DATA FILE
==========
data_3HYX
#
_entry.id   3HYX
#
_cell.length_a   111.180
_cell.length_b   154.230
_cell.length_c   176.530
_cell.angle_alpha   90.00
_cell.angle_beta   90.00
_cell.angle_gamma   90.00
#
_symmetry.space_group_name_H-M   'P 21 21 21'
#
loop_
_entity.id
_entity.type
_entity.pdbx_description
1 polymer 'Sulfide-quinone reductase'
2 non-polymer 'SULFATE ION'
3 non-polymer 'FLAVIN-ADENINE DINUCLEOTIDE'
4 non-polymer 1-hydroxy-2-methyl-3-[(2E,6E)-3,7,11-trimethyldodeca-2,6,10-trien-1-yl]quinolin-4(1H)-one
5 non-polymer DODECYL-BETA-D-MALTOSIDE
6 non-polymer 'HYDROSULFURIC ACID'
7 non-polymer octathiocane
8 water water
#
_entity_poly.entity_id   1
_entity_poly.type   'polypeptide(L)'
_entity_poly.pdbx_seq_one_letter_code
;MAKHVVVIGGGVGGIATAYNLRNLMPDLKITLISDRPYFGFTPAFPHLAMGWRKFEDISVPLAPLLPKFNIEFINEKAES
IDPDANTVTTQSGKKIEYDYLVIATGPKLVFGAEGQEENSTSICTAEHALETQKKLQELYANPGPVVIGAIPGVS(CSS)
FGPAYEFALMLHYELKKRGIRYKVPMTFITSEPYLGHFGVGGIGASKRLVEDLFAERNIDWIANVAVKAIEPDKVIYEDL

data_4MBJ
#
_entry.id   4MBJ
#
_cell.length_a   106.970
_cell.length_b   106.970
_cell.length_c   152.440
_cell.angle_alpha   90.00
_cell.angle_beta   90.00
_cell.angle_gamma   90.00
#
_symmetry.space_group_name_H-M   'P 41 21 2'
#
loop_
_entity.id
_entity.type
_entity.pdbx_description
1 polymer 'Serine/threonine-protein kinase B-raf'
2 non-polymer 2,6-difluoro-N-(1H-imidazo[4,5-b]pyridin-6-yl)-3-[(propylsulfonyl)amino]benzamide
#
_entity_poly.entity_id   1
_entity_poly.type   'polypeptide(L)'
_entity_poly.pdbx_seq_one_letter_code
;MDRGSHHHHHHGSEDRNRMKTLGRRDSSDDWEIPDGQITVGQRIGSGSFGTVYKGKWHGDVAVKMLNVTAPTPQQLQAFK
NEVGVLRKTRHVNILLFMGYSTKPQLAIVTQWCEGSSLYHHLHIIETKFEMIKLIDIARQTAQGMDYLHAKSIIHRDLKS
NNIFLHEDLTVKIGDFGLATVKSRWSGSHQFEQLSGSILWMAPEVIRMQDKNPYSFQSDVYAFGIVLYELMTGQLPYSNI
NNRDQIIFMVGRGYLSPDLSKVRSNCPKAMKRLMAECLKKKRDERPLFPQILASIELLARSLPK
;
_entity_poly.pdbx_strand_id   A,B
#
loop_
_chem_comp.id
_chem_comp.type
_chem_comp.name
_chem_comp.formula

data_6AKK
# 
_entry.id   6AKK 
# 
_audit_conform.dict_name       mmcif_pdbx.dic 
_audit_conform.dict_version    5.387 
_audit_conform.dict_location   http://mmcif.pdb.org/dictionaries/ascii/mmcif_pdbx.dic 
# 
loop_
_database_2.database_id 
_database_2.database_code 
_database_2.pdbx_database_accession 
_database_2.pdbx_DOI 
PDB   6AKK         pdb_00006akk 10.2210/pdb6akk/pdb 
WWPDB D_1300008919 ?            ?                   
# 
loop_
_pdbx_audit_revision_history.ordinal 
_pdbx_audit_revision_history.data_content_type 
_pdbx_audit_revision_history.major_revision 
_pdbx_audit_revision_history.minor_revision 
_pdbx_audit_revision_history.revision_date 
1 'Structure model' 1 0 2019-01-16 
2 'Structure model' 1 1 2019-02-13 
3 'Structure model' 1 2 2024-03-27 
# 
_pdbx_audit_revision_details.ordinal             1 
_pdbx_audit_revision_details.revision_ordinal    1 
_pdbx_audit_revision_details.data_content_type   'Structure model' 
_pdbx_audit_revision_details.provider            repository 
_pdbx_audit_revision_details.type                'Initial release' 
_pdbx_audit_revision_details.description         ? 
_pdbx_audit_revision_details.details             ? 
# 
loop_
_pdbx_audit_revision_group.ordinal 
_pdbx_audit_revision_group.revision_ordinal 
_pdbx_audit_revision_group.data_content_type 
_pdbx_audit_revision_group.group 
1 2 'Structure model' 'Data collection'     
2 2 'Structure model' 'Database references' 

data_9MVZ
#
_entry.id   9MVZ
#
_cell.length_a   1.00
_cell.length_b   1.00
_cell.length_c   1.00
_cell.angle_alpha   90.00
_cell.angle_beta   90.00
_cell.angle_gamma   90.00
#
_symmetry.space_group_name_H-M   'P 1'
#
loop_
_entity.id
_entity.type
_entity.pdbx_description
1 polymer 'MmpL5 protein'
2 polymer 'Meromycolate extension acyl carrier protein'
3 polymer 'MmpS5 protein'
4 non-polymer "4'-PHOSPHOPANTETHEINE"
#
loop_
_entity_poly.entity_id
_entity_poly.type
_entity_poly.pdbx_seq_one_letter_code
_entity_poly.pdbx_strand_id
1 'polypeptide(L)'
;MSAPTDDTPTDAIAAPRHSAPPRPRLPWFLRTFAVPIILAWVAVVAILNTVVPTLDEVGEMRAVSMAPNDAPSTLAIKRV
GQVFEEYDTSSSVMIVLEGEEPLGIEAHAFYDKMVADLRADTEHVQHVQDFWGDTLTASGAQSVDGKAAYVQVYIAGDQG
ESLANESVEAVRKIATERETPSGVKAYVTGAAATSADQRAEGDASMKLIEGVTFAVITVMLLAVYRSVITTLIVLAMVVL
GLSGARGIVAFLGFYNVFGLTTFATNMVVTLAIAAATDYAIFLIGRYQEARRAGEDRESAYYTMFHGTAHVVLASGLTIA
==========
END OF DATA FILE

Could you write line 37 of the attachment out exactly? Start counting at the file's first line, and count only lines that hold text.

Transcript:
_cell.length_a   106.970